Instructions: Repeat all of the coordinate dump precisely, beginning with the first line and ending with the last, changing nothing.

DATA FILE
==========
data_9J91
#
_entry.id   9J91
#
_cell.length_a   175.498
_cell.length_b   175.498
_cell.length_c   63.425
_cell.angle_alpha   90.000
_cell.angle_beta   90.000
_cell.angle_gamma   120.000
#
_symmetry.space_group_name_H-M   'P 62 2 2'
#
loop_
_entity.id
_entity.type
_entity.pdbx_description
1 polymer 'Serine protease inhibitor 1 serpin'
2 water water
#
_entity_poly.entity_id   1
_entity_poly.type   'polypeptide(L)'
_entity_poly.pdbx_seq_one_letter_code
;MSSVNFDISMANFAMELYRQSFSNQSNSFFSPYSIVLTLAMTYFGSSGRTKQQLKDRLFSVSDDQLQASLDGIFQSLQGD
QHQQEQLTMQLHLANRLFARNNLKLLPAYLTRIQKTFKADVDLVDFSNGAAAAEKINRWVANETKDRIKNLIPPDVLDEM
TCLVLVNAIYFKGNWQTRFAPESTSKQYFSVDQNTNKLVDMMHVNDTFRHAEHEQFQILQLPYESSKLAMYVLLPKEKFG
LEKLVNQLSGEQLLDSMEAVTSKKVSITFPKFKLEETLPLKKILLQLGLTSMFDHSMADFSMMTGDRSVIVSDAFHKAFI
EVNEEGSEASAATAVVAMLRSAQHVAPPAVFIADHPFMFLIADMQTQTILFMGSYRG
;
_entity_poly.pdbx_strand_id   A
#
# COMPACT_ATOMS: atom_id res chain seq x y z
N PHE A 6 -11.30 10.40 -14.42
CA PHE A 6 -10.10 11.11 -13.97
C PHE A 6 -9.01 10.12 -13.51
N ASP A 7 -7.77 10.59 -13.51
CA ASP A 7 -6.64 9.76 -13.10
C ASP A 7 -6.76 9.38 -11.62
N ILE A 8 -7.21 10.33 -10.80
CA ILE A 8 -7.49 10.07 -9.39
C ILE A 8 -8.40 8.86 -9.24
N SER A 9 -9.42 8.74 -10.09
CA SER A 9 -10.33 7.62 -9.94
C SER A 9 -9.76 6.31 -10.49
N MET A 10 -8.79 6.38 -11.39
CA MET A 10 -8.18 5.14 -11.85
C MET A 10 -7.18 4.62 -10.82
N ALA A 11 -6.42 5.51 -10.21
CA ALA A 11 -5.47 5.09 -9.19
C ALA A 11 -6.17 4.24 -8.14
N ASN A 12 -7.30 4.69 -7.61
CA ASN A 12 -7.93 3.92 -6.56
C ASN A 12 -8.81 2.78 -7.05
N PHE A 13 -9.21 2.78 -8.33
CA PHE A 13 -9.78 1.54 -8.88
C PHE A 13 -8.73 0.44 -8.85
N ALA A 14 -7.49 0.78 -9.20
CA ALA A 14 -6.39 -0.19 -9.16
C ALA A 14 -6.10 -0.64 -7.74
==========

data_9J91
#
_entry.id   9J91
#
_cell.length_a   175.498
_cell.length_b   175.498
_cell.length_c   63.425
_cell.angle_alpha   90.000
_cell.angle_beta   90.000
_cell.angle_gamma   120.000
#
_symmetry.space_group_name_H-M   'P 62 2 2'
#
loop_
_entity.id
_entity.type
_entity.pdbx_description
1 polymer 'Serine protease inhibitor 1 serpin'
2 water water
#
_entity_poly.entity_id   1
_entity_poly.type   'polypeptide(L)'
_entity_poly.pdbx_seq_one_letter_code
;MSSVNFDISMANFAMELYRQSFSNQSNSFFSPYSIVLTLAMTYFGSSGRTKQQLKDRLFSVSDDQLQASLDGIFQSLQGD
QHQQEQLTMQLHLANRLFARNNLKLLPAYLTRIQKTFKADVDLVDFSNGAAAAEKINRWVANETKDRIKNLIPPDVLDEM
TCLVLVNAIYFKGNWQTRFAPESTSKQYFSVDQNTNKLVDMMHVNDTFRHAEHEQFQILQLPYESSKLAMYVLLPKEKFG
LEKLVNQLSGEQLLDSMEAVTSKKVSITFPKFKLEETLPLKKILLQLGLTSMFDHSMADFSMMTGDRSVIVSDAFHKAFI
EVNEEGSEASAATAVVAMLRSAQHVAPPAVFIADHPFMFLIADMQTQTILFMGSYRG
;
_entity_poly.pdbx_strand_id   A
#
# COMPACT_ATOMS: atom_id res chain seq x y z
N PHE A 6 -11.30 10.40 -14.42
CA PHE A 6 -10.10 11.11 -13.97
C PHE A 6 -9.01 10.12 -13.51
N ASP A 7 -7.77 10.59 -13.51
CA ASP A 7 -6.64 9.76 -13.10
C ASP A 7 -6.76 9.38 -11.62
N ILE A 8 -7.21 10.33 -10.80
CA ILE A 8 -7.49 10.07 -9.39
C ILE A 8 -8.40 8.86 -9.24
N SER A 9 -9.42 8.74 -10.09
CA SER A 9 -10.33 7.62 -9.94
C SER A 9 -9.76 6.31 -10.49
N MET A 10 -8.79 6.38 -11.39
CA MET A 10 -8.18 5.14 -11.85
C MET A 10 -7.18 4.62 -10.82
N ALA A 11 -6.42 5.51 -10.21
CA ALA A 11 -5.47 5.09 -9.19
C ALA A 11 -6.17 4.24 -8.14
N ASN A 12 -7.30 4.69 -7.61
CA ASN A 12 -7.93 3.92 -6.56
C ASN A 12 -8.81 2.78 -7.05
N PHE A 13 -9.21 2.78 -8.33
CA PHE A 13 -9.78 1.54 -8.88
C PHE A 13 -8.73 0.44 -8.85
N ALA A 14 -7.49 0.78 -9.20
CA ALA A 14 -6.39 -0.19 -9.16
C ALA A 14 -6.10 -0.64 -7.74